Throughout her new book, HandiLand: The Crippest Place on Earth (University of Michigan Press 2019), Elizabeth A. Wheeler uses a fictional place called HandiLand as a yardstick for measuring how far American society has progressed toward social justice and how much remains to be done. In a rich array of chapters, Wheeler considers the new prominence of youth with disabilities in contemporary young adult and children’s literature. From these and other sources, she derives principles for understanding social justice from the everyday experiences of adults and families with disabilities, including her own. Wheeler intersperses literary analysis with personal memoir in an effort to fashion tool kits for those whose “work, ideas, and hands touch young people with disabilities,” which is all of us.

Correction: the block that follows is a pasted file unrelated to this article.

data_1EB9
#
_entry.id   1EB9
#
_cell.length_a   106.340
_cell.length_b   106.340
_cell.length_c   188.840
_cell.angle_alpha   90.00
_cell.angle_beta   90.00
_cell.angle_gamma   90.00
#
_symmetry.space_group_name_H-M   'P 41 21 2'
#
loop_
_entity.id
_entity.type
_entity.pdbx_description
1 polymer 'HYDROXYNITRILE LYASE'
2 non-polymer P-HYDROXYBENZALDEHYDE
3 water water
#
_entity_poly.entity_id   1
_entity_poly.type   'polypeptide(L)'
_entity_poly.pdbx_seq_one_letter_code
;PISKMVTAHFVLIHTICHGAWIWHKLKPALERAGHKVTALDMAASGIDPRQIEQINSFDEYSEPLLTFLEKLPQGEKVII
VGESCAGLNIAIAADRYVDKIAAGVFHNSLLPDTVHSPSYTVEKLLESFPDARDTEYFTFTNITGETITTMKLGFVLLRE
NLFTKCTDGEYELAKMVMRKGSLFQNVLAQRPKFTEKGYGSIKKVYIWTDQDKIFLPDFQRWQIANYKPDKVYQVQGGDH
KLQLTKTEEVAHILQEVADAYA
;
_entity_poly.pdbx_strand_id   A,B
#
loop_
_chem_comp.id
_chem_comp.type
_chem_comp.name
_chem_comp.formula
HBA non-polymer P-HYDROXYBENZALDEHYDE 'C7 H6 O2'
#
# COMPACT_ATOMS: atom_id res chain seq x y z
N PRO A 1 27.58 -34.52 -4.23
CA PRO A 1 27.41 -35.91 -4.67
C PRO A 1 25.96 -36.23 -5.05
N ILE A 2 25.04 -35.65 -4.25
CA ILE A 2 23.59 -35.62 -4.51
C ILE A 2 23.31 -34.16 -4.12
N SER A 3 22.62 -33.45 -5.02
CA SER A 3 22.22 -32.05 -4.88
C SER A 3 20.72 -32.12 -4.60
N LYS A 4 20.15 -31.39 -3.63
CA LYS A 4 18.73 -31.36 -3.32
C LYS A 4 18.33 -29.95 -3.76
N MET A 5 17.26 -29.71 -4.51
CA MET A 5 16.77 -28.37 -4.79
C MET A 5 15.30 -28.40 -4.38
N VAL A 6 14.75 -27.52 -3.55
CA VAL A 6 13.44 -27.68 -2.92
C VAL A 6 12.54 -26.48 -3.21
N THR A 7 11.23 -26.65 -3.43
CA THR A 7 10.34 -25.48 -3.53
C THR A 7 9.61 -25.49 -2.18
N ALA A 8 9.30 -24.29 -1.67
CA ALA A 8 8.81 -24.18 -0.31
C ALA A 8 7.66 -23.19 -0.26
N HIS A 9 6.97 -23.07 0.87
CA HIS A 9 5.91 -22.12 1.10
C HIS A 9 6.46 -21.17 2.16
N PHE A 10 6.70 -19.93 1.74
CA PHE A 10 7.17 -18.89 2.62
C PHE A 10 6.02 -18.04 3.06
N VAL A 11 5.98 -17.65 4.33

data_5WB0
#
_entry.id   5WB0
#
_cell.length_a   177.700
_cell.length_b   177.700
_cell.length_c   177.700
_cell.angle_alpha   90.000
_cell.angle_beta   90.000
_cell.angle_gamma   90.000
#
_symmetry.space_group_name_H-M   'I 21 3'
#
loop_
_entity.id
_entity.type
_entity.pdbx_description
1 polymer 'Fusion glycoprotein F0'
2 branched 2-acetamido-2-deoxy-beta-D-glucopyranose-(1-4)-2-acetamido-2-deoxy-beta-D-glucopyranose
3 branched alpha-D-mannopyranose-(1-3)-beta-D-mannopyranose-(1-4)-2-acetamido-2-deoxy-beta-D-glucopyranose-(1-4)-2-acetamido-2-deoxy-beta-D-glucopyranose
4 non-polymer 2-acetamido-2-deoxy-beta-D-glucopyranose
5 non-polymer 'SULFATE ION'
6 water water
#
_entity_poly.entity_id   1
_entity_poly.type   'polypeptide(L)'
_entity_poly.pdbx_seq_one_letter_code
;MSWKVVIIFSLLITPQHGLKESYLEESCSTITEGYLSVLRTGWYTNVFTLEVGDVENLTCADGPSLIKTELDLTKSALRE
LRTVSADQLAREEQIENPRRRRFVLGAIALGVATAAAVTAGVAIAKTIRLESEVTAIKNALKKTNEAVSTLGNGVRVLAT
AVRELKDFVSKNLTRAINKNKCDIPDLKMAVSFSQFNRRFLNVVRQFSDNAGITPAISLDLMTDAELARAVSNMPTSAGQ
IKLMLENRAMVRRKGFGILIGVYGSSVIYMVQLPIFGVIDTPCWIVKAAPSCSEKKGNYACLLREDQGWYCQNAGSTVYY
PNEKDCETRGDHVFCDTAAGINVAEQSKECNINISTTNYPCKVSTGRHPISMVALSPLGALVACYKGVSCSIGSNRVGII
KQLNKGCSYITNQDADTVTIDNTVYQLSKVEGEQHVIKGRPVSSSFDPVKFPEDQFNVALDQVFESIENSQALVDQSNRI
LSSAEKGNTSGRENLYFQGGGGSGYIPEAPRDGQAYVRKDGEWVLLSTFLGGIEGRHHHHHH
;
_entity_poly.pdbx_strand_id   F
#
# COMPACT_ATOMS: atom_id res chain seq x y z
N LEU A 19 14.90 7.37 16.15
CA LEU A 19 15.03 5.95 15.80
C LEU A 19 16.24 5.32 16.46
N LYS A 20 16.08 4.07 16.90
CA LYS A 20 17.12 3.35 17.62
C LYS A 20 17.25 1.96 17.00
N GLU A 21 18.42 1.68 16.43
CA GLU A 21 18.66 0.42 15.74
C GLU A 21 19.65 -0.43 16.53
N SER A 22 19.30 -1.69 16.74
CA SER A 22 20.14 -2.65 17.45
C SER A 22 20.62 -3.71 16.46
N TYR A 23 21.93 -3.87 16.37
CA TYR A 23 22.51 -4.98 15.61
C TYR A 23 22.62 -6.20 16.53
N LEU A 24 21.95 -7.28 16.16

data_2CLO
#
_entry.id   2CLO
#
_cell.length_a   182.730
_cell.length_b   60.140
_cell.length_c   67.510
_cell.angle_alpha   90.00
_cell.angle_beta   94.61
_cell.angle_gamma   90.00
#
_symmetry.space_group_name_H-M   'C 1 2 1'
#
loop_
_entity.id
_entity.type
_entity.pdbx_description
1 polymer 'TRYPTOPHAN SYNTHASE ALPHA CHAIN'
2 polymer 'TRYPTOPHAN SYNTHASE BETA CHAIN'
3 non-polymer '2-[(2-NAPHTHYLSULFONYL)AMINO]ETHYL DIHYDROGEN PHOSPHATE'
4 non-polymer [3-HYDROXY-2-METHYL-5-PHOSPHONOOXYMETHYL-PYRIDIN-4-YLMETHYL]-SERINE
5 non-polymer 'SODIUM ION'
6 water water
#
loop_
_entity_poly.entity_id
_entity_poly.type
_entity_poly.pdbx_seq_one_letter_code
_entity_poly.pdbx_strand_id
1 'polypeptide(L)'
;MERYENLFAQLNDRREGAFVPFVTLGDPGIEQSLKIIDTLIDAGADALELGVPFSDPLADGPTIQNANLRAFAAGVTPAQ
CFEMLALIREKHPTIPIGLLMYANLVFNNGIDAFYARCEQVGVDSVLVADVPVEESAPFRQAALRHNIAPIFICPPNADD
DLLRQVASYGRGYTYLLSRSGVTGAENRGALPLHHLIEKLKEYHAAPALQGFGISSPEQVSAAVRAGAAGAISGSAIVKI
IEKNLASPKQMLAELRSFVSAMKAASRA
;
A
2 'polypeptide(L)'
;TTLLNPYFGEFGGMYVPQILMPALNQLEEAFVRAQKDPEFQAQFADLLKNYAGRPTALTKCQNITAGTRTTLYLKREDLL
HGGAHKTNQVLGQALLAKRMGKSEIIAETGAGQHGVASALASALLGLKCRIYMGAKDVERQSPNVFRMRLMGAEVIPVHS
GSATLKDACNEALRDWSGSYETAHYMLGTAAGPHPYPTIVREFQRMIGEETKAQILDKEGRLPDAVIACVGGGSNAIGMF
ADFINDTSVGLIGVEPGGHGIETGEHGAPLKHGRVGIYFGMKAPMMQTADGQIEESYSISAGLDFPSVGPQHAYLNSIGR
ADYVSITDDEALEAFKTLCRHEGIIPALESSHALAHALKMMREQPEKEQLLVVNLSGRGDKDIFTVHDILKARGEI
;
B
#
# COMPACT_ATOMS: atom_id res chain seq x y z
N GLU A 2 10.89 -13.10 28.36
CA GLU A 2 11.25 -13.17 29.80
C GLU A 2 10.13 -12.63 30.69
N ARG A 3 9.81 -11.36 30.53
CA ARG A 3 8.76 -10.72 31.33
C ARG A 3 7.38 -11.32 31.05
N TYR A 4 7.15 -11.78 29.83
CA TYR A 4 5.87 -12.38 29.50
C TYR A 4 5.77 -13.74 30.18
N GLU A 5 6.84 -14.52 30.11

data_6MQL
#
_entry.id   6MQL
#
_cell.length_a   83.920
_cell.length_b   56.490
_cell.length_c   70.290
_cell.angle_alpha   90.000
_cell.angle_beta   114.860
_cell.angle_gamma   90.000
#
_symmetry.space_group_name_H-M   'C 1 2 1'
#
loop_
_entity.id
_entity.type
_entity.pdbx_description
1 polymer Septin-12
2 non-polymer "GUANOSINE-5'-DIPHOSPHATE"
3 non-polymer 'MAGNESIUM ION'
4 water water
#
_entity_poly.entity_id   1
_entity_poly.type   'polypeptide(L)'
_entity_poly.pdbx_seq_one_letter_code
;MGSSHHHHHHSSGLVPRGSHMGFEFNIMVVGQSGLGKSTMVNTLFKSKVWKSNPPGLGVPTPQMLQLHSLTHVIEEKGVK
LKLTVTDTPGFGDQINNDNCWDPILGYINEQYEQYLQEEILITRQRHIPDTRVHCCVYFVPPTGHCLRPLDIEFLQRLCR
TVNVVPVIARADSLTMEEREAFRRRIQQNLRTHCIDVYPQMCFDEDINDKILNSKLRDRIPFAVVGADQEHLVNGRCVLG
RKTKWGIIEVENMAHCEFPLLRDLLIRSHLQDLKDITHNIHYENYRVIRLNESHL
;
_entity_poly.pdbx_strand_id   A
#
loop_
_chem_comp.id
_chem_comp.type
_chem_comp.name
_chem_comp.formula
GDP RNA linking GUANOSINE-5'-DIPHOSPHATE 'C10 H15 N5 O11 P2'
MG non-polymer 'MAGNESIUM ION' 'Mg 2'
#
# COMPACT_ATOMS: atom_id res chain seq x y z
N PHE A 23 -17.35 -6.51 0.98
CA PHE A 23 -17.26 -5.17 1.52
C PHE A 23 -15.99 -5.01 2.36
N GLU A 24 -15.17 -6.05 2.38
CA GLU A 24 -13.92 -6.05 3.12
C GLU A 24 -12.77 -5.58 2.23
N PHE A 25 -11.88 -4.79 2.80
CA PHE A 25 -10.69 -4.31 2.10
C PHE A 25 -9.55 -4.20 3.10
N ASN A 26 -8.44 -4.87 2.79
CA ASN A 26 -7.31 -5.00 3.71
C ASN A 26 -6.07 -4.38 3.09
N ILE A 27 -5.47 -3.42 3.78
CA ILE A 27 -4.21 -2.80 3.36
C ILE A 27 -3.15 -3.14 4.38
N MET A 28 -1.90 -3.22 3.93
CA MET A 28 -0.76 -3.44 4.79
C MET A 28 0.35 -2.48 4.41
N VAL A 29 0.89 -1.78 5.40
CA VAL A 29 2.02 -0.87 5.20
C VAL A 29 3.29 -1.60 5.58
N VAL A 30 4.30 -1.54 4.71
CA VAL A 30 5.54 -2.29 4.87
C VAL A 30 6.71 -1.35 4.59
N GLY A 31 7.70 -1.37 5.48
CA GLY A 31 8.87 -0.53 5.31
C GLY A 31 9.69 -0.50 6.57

Carrie Lane is a Professor of American Studies at California State University, Fullerton and author of A Company of One: Insecurity, Independence, and the New World of White-Collar Unemployment. Her research concerns the changing nature of work in the contemporary U.S. She is currently writing a book on the professional organizing industry. To contact her or to suggest a recent title, email firstname.lastname@example.org.